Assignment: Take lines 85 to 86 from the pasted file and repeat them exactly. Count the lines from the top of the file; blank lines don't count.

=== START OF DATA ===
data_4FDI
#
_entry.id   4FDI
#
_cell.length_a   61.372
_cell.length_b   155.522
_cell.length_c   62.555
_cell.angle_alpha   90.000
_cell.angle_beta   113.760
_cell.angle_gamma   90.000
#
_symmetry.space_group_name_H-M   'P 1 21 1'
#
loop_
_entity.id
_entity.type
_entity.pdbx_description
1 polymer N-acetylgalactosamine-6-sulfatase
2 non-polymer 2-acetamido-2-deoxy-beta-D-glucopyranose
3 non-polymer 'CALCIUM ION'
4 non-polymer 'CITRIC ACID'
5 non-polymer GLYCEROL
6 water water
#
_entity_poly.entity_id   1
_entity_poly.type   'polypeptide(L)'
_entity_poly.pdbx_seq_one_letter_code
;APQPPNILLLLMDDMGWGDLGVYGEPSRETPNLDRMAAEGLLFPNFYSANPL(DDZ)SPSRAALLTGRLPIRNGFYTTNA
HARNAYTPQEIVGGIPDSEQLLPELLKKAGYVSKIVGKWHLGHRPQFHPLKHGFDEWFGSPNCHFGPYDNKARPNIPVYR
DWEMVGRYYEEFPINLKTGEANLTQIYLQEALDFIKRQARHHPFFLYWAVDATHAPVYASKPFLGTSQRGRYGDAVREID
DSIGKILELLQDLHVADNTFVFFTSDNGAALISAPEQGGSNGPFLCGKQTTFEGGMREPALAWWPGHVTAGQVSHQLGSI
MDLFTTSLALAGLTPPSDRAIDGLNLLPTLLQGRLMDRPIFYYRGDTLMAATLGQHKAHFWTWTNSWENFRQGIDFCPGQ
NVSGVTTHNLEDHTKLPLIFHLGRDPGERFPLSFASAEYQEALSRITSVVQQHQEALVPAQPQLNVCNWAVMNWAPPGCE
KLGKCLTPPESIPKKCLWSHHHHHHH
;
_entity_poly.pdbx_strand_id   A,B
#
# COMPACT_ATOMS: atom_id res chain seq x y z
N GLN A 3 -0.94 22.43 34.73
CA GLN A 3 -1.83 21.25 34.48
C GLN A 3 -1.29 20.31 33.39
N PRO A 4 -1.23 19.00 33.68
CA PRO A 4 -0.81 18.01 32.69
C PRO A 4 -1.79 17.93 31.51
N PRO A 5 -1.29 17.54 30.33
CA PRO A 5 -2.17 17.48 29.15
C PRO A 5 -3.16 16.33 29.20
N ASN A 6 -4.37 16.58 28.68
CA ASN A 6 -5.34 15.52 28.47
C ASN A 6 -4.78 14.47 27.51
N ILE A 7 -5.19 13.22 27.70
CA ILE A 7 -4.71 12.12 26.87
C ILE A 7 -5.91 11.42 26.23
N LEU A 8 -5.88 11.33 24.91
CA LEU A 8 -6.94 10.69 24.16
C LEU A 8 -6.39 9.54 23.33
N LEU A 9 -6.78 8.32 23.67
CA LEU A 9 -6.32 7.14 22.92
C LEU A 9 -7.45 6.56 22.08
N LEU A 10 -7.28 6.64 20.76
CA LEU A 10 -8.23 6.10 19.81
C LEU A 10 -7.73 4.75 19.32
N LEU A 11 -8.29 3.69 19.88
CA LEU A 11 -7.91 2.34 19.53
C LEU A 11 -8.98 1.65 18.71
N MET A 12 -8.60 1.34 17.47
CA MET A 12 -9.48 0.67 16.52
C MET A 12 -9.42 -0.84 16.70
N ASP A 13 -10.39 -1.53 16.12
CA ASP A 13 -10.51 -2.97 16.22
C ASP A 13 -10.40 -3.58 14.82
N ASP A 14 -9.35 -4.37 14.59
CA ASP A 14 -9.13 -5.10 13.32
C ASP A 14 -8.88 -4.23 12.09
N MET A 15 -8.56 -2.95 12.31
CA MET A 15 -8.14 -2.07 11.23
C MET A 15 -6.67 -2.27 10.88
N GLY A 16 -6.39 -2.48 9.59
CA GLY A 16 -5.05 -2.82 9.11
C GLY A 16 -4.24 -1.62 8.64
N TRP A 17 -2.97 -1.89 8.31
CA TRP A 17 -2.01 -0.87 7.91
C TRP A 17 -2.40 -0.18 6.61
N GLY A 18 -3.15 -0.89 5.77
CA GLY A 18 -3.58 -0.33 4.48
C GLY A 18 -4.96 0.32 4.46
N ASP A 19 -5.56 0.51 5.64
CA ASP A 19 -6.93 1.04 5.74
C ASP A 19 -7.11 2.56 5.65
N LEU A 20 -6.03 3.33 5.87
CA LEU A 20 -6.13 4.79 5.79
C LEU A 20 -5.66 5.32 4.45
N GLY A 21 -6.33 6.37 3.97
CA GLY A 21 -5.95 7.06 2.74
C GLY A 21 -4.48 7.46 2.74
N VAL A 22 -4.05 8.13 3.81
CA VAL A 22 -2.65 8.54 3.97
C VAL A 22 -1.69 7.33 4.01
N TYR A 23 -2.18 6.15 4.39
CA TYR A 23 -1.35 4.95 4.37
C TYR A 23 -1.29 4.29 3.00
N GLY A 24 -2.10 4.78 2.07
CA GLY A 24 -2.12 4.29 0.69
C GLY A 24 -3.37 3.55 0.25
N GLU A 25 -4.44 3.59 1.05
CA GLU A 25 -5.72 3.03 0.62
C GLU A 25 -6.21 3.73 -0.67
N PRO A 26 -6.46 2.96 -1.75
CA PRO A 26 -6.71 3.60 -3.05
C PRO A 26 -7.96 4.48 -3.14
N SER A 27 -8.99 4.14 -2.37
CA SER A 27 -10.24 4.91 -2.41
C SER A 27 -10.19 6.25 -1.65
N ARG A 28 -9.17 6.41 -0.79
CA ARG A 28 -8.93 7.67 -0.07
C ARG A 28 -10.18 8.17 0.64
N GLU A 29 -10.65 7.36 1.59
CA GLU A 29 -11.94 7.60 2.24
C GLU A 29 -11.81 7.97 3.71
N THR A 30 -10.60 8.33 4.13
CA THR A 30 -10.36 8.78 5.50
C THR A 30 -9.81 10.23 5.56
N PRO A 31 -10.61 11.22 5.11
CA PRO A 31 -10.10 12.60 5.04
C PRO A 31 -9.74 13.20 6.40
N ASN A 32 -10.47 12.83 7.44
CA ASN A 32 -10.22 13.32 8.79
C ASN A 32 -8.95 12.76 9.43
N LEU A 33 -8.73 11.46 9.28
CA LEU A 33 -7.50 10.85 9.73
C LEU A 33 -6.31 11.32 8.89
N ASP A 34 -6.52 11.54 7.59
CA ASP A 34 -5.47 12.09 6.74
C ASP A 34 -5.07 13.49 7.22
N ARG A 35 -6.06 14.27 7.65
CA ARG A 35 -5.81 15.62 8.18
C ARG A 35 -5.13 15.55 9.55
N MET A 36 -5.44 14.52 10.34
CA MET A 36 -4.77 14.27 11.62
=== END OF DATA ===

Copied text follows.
CA GLY A 18 -3.58 -0.33 4.48
C GLY A 18 -4.96 0.32 4.46